I am often asked about what goes into the planning and designing a book cover from people that I come in contact with once they learn the kind of work I do. So I wrote this article for everyone and anyone interested in getting a behind the scenes look of what goes into my process when I design a book cover.
To me, designing a book cover is a close partnership between the author and designer, and my main goal is to ensure the design I create is a true representation of the author’s story and vision. First, I seek to find out if the author has a concept in mind, or if he or she gives me creative license.
.1. Author’s Vision
When the author knows what they want, I design the concept they give me. Sometimes there might be too much going on in his or her vision, in this case I do provide feedback and offer suggestions with solutions that might lend themselves better. It is important to me that my client understand that I will create a design that will be the best marketing tool for their book.
.2. Creative License
When the author doesn’t know what they want, I am given creative license to design a concept that I think best fit the story. When the client gives me creative license, I always approach the project the same: I have to read the book, regardless of it being fiction or non-fiction.
What I have found from experience is that a client may not always be able to articulate their vision so reading the story helps me better understand the type of story the author is telling and the mood/ambiance they’re going for. I am a visual reader, so when I read I visualize myself in the story and go wherever the story leads me, and then new questions for the client will develop. So, I keep my sketchbook close by and begin drawing concepts and make notes of things that I feel inspired by. I search for something that I feel an emotional connection with. I never know where my focus will end up, if it will be a specific moment or event, or a specific trait in the main character, or something that represents the whole story.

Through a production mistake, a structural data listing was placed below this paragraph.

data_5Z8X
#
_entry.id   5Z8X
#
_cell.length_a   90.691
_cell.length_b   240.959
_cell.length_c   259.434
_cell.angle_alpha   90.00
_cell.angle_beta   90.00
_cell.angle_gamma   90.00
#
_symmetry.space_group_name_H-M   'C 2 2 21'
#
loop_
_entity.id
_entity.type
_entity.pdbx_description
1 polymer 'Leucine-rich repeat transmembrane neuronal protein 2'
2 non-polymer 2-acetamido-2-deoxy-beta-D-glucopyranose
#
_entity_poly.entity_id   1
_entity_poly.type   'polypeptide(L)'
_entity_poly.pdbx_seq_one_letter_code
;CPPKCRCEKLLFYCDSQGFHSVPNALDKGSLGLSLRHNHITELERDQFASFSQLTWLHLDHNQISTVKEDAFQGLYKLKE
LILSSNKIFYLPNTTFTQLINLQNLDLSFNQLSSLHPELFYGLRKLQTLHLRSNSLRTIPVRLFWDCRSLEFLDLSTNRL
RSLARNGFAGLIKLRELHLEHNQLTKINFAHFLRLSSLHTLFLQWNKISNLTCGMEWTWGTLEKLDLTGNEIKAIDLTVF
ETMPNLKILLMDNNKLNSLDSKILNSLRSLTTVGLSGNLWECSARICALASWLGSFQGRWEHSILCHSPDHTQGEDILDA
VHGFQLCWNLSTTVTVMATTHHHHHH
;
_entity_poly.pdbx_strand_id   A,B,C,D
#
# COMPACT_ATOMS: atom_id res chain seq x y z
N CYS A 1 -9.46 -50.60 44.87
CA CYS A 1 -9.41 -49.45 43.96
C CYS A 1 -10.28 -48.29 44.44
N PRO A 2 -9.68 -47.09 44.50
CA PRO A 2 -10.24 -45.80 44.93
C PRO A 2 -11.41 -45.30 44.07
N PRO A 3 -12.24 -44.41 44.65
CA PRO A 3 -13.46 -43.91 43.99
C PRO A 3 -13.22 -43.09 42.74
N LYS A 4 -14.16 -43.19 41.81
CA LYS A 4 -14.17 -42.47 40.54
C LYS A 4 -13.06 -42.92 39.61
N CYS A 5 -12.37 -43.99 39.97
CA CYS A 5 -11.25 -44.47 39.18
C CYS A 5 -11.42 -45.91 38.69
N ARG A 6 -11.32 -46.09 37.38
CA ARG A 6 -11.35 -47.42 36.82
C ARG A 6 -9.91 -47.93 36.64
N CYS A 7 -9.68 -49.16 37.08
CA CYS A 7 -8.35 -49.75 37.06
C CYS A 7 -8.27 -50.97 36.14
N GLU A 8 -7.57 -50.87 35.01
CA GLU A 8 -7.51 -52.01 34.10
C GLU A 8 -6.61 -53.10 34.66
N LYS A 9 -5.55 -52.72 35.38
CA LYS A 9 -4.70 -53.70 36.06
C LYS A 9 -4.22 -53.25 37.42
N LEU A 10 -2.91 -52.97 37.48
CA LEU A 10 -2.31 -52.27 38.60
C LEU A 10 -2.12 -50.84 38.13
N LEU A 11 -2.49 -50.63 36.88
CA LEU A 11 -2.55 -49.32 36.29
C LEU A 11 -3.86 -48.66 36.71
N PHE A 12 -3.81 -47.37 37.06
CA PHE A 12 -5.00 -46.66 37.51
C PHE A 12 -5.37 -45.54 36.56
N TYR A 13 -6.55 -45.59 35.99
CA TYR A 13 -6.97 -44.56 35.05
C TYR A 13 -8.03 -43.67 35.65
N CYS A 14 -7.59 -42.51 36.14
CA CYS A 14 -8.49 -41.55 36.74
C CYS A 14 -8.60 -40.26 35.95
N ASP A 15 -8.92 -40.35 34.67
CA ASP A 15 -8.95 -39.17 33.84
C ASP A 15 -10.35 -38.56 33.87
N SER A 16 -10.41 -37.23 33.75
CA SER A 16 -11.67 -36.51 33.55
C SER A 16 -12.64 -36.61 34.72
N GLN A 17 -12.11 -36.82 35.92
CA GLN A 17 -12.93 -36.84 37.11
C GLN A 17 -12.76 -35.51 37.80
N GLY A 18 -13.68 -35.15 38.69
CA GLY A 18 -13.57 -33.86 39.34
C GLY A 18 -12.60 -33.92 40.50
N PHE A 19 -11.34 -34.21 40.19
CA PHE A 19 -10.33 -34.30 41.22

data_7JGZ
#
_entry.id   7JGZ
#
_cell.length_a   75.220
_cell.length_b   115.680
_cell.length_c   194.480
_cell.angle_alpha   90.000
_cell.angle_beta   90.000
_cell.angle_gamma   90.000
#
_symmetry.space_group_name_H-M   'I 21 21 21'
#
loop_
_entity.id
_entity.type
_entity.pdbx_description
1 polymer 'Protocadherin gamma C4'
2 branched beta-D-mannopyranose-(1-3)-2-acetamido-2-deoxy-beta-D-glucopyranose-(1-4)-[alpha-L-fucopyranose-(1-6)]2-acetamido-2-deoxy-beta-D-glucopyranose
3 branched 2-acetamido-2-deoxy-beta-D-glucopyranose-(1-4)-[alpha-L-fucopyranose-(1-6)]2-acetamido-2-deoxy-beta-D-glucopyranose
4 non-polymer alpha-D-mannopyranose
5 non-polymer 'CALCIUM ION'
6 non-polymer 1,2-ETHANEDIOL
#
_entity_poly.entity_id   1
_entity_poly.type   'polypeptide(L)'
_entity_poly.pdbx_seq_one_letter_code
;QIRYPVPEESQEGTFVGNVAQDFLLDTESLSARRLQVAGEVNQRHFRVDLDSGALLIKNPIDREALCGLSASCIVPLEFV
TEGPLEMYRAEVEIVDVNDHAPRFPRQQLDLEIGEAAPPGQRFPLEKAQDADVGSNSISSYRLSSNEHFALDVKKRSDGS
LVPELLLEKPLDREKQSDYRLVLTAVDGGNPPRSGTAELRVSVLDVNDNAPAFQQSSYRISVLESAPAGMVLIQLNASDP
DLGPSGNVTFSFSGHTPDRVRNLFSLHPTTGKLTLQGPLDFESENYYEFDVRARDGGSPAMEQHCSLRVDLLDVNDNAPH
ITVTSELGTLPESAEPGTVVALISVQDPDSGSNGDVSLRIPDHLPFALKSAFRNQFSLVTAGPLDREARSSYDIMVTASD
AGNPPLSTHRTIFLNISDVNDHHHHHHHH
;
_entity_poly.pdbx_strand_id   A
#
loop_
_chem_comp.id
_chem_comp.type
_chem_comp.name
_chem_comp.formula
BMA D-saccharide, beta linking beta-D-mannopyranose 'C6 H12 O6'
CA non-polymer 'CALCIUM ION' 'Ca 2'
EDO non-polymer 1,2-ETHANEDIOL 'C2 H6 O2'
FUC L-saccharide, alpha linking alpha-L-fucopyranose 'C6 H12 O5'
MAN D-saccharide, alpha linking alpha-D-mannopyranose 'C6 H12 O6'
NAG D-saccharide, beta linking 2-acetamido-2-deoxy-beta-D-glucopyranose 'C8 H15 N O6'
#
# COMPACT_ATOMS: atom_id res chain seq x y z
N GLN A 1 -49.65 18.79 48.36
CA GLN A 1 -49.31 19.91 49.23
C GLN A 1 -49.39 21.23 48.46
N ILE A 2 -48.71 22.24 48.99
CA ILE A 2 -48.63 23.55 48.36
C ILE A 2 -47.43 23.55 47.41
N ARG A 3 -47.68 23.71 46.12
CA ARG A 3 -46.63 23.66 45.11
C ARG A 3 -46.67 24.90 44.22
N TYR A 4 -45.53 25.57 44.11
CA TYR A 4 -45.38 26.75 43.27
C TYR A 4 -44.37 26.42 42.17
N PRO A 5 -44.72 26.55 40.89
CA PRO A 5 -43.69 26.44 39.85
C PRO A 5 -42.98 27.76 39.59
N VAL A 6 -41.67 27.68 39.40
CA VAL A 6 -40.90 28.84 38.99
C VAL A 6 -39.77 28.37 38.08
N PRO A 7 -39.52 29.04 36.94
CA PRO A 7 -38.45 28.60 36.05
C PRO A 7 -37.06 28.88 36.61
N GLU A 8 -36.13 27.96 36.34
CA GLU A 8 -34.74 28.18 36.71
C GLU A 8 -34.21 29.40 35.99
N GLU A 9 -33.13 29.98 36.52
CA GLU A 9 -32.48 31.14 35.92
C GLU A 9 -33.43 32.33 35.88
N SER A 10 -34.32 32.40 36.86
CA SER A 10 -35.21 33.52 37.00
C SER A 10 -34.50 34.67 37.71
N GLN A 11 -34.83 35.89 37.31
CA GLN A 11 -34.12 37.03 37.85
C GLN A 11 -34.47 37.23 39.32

.3. My design style and motto; less is more
I am a digital image manipulation designer and my design style is minimalistic. I tend to create clean, sophisticated designs with one simple focus, something that is a visual representation of the message, to help attract readers of that specific genre. Although, there are books that sometimes better lend themselves to a type based cover design, often seen in the non-fiction category, so it really depends on the story.
.4. Finalizing the concept
Before I begin the actual design, I present what I have in mind, (unless the author tells me to just go for it) since I want to make sure we are on the same page and I really don’t want to focus my efforts on something they may not want on their cover. Once the concept is approved, I get to work and begin searching for specific photos from either my own professional original photo works, an online photo stock provider, or sometimes the author has a specific photo in mind. I also make a point of researching the author’s competition, especially when working with stock images, I want to avoid creating a cover with a similar image.
.5. When the story is a mystery
Sometimes, the author is still writing the story as I am designing the cover. In this case I read the first few chapters and ask for the synopsis of the story, in addition to asking many questions. This is probably the most challenging way of designing a cover since there are often so many unknowns and by the time the story is completed, additional edits may be necessary.